Tag Archives: Shaker al-Fahdawi

The Leadership Structure of the Islamic State

By Kyle Orton (@KyleWOrton) on 6 August 2017

A year ago, I wrote a report documenting the biographies of Islamic State (IS) leaders and something of the structure of the organisation. Since then, the intricacies of the structure have been further revealed, even as it has somewhat crumbled in practice. The caliphate—the statelet built by IS—has been significantly degraded: the Iraqi “capital”, Mosul, has fallen, and operation to clear the Syrian “capital”, Raqqa, is underway. More significantly, upwards of 40% of those profiled have been killed, so it seemed an opportune moment for an update on who currently leads the world’s most infamous terrorist movement.
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Islamic State Likely To Increase Terrorism Against Turkey

By Kyle Orton (@KyleWOrton) on January 7, 2017

Abdulkadir Masharipov (source)

It was an hour into 2017 that the Islamic State (IS) carried out its first act of mass-murder: an IS jihadist attacked the Reina nightclub in Istanbul, massacring thirty-nine people. IS has been attacking Turkey with increasing frequency over the last two years and, since Turkey intervened directly in Syria in August, IS’s media output has elevated the Turks into a priority target for terrorism. The public claim of responsibility by IS for the Reina attack suggests that we are moving into a new era in terms of how IS treats Turkey. Turkey’s increasingly warm relations with Russia have angered many Muslims around the world, providing jihadists an incentive and opportunity, and providing al-Qaeda political space it seemed to have lost to co-opt the Syrian rebellion. It is therefore likely that more bloodshed is to come for Turkey. Continue reading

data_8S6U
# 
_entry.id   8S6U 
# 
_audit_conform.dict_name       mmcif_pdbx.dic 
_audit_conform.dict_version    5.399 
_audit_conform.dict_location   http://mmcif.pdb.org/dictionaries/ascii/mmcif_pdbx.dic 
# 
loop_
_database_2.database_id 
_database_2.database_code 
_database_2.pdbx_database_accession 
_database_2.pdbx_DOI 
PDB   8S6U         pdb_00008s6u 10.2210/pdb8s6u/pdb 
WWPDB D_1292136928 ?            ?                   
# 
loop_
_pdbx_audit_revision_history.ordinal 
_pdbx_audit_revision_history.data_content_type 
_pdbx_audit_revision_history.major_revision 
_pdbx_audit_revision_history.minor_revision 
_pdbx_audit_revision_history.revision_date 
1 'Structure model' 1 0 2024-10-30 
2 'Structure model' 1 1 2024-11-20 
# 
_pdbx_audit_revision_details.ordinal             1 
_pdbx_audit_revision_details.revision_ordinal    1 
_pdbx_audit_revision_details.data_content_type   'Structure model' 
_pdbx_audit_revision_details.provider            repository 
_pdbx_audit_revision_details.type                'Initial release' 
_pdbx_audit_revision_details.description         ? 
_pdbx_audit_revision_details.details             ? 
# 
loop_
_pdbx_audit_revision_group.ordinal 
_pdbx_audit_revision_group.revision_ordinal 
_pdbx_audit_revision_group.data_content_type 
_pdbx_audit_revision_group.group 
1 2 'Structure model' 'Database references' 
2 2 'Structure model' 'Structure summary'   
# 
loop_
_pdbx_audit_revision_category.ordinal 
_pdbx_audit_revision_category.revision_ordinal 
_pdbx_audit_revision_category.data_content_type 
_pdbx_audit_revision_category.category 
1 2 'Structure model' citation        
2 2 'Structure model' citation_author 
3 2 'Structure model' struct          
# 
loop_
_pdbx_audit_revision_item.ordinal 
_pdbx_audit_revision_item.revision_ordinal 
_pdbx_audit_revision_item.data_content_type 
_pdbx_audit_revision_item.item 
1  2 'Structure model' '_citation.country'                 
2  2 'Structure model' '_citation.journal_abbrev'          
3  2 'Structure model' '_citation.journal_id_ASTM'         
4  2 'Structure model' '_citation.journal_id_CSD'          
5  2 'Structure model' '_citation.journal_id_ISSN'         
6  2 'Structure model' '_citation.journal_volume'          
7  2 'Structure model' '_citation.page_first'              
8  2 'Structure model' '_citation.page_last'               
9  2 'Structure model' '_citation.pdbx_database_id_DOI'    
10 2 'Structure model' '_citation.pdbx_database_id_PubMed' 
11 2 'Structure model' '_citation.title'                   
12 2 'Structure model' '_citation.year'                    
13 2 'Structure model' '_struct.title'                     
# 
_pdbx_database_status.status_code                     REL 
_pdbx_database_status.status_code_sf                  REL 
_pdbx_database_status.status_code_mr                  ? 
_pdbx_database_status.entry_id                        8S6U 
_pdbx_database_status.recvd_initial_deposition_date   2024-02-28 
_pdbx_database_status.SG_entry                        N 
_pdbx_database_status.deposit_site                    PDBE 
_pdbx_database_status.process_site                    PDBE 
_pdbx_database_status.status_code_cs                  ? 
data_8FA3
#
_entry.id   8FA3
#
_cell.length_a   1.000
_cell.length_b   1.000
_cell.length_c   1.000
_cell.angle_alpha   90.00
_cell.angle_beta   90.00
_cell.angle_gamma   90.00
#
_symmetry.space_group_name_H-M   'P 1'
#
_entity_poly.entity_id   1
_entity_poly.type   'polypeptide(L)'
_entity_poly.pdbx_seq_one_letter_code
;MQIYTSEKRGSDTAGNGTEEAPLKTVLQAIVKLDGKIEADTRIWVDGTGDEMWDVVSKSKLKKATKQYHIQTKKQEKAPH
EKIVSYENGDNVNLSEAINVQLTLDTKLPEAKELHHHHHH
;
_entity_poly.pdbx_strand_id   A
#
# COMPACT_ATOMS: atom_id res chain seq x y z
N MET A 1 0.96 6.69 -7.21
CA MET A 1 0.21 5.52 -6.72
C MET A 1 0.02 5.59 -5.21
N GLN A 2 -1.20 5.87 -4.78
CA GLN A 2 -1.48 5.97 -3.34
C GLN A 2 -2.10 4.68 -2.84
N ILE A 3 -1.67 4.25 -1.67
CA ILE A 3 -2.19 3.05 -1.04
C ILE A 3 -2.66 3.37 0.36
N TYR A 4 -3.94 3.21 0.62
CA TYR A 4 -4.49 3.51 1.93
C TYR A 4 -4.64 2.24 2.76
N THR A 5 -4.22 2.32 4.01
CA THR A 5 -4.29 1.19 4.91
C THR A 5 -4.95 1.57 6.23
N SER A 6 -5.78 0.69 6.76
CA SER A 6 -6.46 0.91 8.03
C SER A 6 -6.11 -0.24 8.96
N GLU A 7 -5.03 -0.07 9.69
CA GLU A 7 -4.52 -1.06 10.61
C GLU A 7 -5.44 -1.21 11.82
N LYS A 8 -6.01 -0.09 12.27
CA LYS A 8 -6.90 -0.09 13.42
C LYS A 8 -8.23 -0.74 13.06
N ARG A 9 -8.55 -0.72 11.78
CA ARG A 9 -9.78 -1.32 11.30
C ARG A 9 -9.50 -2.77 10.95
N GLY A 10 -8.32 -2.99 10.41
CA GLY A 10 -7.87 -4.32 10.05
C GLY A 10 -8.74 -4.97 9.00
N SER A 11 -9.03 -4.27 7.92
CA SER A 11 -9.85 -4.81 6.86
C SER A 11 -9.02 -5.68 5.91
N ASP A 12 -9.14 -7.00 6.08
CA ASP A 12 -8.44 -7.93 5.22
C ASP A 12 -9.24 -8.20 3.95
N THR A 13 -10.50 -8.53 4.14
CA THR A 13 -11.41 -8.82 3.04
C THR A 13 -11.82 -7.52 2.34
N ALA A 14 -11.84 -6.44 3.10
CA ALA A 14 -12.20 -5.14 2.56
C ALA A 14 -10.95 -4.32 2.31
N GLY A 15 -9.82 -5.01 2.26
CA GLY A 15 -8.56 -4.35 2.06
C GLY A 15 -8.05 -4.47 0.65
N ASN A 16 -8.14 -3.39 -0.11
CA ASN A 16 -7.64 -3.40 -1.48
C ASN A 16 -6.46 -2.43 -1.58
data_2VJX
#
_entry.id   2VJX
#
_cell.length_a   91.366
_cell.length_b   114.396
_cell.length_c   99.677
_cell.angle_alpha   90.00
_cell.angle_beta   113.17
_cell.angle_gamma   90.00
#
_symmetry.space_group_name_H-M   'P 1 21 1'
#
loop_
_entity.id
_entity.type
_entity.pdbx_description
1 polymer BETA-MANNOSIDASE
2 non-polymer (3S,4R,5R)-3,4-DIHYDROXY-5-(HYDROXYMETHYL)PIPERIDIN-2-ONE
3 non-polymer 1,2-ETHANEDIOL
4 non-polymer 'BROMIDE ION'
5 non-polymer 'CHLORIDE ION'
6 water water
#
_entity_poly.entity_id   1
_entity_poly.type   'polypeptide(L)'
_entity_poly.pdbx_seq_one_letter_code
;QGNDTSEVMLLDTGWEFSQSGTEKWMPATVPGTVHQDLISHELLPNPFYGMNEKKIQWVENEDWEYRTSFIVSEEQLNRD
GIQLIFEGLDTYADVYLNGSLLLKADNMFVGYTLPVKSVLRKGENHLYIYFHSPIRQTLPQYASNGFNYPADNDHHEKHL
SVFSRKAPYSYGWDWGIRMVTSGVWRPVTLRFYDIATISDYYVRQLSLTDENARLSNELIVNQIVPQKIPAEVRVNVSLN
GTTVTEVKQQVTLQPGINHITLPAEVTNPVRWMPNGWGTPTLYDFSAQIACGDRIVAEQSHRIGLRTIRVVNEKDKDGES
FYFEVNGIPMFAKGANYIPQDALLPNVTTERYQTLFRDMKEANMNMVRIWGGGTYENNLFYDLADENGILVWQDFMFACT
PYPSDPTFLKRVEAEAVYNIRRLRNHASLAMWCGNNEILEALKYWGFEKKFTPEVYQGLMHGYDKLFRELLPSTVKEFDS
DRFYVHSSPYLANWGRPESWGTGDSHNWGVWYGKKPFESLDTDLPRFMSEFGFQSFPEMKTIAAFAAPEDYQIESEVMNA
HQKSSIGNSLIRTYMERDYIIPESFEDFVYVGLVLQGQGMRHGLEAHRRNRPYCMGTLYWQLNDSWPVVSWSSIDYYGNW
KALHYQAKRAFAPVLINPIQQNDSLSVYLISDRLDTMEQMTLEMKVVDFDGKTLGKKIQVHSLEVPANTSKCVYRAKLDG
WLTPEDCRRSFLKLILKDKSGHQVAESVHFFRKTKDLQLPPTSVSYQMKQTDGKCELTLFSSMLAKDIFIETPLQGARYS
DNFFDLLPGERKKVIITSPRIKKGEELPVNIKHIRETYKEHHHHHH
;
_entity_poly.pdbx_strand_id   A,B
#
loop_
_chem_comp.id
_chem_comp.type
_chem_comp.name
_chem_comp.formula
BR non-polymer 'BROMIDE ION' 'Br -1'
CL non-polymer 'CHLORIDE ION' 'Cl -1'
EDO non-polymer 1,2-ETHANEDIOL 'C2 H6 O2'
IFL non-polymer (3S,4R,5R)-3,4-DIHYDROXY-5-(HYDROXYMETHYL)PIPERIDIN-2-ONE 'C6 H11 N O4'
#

The Fall of the Islamic State’s Terrorism Director

By Kyle Orton (@KyleWOrton) on August 31, 2016

Taha Falaha (Abu Muhammad al-Adnani) in al-Naba

Taha Falaha (Abu Muhammad al-Adnani) in al-Naba

The Islamic State confirmed yesterday, via their “news” agency Amaq, that Taha Subhi Falaha had been killed in Aleppo. Falaha had gained global notoriety under his kunya, Abu Muhammad al-Adnani, after his September 2014 speech calling on Muslims in the West to “kill any disbeliever” in range, and to at least “spit in his face” if one was unable to find a knife or a car or a rock to do murder with.

Falaha was often referred to as the spokesman of IS, and so he was—the voice of the organization since 2011. He was also from the first generation of the organization, recruited before the invasion of Iraq, one of the few within the organization of that stature. But, as I explained recently in a paper for the Henry Jackson Society that compiled what is known of IS’s leadership, Falaha was much more than a figurehead.

Falaha was the governor of IS-held areas in Syria and the man who oversaw the external terrorist attacks. By now he was the caliph’s effective deputy. Heretofore, IS’s impressive bureaucracy has managed to replace individuals with minimal perturbation. IS will experience few perturbations quite like this.
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Is the Islamic State About to Kill Itself?

By Kyle Orton (@KyleWOrton) on June 7, 2016

Abd al-Rahman al-Qaduli, Amr al-Absi, Tarkhan Batirashvili

Abd al-Rahman al-Qaduli, Amr al-Absi, Tarkhan Batirashvili

The Associated Press reported on Sunday that after a senior Islamic State (IS) commander was struck down by the international coalition in March it set off a witch-hunt inside the organization that led to the killing of thirty-eight IS jihadists at the hands of their own leaders. By AP’s account, IS is now consumed with internal suspicion. The story has some problems, however. Continue reading